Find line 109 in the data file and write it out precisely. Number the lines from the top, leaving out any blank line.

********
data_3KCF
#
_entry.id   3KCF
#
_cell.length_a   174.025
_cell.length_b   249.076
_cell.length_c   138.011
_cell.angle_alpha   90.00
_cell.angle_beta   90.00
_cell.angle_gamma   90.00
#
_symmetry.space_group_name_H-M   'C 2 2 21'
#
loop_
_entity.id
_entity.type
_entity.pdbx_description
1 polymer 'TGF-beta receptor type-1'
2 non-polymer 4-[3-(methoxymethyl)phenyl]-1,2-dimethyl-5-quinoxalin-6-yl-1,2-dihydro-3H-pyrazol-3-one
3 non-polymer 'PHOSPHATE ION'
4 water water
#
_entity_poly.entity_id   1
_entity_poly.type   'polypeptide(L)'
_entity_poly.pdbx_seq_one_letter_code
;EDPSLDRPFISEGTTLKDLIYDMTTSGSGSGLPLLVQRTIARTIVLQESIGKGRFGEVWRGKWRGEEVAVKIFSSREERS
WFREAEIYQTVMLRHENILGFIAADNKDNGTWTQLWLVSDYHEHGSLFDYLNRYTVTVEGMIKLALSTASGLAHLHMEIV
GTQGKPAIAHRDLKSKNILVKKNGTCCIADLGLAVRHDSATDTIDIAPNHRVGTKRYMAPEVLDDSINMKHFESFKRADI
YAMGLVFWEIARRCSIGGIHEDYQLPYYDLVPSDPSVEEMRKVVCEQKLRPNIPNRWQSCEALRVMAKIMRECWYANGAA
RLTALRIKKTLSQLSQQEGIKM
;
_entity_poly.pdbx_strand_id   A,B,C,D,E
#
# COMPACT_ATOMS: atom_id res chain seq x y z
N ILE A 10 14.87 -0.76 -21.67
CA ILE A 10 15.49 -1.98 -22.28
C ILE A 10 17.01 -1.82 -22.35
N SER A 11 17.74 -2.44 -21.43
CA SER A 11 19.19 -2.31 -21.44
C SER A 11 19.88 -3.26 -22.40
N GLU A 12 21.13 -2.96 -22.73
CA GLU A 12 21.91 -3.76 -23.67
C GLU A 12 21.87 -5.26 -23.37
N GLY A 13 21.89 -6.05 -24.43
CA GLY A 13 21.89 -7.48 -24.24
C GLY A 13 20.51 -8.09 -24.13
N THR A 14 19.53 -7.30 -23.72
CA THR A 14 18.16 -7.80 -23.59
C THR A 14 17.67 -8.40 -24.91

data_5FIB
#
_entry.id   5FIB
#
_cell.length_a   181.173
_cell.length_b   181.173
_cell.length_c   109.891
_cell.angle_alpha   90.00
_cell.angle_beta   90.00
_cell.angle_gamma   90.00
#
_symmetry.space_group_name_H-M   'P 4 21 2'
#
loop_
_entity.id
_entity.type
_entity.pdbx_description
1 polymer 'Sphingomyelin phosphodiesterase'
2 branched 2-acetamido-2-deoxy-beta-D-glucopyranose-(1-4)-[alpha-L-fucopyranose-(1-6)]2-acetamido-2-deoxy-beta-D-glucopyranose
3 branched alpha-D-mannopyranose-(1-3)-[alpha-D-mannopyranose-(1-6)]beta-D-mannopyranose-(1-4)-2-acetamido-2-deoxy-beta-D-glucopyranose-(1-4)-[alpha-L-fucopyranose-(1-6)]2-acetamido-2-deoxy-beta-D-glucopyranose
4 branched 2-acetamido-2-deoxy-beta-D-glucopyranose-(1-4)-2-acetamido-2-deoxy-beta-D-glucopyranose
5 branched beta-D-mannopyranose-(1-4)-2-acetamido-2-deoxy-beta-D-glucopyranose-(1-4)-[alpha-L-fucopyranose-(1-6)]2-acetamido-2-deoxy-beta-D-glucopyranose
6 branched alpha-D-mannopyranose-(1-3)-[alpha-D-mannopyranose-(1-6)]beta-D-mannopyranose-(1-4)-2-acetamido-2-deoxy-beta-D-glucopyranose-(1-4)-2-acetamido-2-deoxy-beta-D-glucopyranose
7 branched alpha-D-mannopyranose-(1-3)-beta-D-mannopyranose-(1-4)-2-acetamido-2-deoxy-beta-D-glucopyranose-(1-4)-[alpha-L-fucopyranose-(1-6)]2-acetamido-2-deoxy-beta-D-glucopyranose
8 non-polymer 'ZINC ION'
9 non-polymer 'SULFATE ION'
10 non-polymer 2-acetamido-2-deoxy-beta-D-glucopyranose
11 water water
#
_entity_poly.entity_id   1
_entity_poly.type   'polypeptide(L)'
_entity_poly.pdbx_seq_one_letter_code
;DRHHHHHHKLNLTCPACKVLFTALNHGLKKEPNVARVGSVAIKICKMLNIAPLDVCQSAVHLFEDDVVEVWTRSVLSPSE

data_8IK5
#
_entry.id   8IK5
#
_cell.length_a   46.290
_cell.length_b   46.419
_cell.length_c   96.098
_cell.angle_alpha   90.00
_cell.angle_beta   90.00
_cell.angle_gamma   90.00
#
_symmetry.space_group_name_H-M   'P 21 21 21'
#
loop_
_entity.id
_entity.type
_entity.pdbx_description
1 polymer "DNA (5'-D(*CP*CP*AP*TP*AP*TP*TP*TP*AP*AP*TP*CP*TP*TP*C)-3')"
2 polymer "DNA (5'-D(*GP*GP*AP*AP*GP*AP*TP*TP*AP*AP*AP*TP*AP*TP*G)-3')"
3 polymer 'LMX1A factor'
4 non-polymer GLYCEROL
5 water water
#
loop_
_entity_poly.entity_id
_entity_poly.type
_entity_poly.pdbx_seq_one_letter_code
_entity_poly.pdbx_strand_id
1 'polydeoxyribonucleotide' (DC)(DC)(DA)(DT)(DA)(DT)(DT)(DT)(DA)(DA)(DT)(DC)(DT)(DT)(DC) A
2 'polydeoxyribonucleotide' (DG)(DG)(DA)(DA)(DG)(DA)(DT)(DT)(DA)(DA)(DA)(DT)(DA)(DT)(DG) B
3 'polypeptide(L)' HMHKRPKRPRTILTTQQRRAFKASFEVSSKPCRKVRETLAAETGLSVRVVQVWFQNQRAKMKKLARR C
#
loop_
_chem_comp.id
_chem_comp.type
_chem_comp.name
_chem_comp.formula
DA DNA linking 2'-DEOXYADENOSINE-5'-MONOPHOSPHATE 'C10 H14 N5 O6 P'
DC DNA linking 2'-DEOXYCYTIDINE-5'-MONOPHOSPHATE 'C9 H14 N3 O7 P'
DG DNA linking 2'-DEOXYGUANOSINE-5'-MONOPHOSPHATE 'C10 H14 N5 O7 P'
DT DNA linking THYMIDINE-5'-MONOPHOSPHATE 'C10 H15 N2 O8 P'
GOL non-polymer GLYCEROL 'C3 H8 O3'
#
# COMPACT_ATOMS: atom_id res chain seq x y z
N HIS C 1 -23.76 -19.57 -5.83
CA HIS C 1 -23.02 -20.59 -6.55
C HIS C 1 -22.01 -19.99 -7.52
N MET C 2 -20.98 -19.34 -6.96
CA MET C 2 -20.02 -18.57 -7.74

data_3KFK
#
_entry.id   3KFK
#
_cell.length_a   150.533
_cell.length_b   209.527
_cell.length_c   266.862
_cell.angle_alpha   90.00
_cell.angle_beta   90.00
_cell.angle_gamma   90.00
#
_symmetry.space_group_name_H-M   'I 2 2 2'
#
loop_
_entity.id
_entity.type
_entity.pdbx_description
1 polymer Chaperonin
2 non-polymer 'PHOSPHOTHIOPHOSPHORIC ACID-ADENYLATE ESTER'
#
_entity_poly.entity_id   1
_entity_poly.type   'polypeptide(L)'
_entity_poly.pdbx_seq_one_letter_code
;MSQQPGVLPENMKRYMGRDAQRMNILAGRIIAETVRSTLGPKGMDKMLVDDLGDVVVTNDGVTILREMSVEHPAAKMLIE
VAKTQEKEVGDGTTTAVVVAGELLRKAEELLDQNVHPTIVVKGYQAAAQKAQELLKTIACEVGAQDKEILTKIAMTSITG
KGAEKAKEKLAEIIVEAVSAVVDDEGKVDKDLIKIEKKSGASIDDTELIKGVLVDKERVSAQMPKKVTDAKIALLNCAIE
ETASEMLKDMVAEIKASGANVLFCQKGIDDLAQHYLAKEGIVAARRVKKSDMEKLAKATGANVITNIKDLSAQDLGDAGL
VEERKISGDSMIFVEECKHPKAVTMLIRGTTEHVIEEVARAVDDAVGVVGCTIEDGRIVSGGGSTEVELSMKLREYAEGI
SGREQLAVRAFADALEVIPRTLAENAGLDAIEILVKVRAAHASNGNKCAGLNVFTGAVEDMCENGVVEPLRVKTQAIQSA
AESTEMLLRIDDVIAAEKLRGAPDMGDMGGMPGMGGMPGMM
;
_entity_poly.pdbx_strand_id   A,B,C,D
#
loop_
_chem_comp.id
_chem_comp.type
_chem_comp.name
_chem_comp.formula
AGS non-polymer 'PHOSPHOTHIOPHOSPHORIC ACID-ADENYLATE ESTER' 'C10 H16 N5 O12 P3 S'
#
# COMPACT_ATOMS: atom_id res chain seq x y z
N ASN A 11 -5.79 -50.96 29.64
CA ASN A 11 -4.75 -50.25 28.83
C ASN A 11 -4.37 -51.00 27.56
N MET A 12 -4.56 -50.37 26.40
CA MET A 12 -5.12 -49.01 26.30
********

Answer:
_entity_poly.pdbx_seq_one_letter_code